Mother’s Day

This is the day, designated by a small group of bereaved Civil War-era mothers, in which we celebrate the world’s oldest profession: Motherhood.  Merriam Webster doesn’t say anything about a profession requiring a salary, but it does mention the prior knowledge and training that is required. The training for motherhood is is not done in the classroom–(Apologia: I will never forget my “Lactation Seminar” in a lecture hall at the Lucile Packard Children’s Hospital, where the lecturer told us about the young African man, a new father, instructing his American wife on how to hold the baby for the best latch on.  He had had a whole lot more experience with this activity in his village than she ever had!)

My own mother used to point out to me that I didn’t come with a user manual, and if I wanted something from her that she wasn’t providing, I needed to give her a clue.  These days, you can just call the Help Desk.  Buy a book. Join a chat room.  Ask a group of confidantes over coffee and tears.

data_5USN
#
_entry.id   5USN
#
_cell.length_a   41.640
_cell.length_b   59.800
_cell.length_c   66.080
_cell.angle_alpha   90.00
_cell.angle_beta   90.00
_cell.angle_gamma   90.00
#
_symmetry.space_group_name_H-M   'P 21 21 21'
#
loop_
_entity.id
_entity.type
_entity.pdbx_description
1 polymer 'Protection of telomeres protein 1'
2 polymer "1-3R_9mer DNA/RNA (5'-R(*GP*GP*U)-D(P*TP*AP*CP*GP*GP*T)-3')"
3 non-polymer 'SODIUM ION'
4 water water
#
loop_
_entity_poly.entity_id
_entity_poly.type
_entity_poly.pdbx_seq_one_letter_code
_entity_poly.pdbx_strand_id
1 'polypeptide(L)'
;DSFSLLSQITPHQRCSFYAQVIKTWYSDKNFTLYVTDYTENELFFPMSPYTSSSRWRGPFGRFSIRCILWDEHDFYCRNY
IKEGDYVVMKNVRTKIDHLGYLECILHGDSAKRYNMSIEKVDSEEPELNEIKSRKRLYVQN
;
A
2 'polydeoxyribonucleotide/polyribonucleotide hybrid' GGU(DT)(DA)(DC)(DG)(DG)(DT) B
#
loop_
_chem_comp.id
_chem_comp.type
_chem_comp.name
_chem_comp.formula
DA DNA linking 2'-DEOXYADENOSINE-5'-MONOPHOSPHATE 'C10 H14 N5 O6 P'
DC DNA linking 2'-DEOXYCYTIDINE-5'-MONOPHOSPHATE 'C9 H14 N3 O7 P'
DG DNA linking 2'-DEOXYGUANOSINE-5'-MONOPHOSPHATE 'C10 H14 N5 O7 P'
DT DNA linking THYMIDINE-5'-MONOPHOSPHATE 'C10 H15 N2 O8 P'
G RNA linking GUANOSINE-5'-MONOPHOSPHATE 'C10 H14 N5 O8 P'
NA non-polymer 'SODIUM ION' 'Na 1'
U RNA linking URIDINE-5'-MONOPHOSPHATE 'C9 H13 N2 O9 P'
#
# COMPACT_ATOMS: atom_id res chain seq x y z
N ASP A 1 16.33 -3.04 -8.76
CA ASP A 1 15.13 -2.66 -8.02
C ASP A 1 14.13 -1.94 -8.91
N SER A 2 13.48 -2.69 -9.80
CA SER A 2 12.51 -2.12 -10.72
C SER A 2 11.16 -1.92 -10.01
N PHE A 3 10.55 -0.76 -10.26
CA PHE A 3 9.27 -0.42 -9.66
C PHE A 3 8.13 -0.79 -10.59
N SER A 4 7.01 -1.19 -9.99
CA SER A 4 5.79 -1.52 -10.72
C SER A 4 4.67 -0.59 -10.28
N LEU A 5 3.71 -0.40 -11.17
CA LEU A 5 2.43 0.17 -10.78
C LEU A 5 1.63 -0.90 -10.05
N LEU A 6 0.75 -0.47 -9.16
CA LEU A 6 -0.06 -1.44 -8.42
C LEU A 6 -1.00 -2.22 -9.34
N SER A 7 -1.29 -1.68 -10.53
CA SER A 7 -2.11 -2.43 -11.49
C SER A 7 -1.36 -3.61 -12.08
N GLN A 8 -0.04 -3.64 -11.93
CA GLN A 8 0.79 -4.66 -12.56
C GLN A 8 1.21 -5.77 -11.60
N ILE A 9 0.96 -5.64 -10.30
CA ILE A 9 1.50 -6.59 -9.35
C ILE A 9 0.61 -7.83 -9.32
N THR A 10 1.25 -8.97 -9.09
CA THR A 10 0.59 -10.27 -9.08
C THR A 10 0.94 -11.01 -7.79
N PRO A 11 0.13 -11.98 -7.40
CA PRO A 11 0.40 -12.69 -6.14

But in the end, no one answer will ever take the place of exploring with your own child, be it in a quiet conversation, on a silent walk peppered with sighs and glances, or in a full-scale shouting match what it is that hurts, scares, or tears at them.  As a mother, all I can give them back is the sense that I have walked my own rocky road, and I am still striding.  Or standing. Or kneeling in prayer.  And I am still their mother, which means to me that I am one of the most highly paid souls I know.


Now here is a national holiday we can all get our arms around!


Now here is a national holiday we can all get our arms around!

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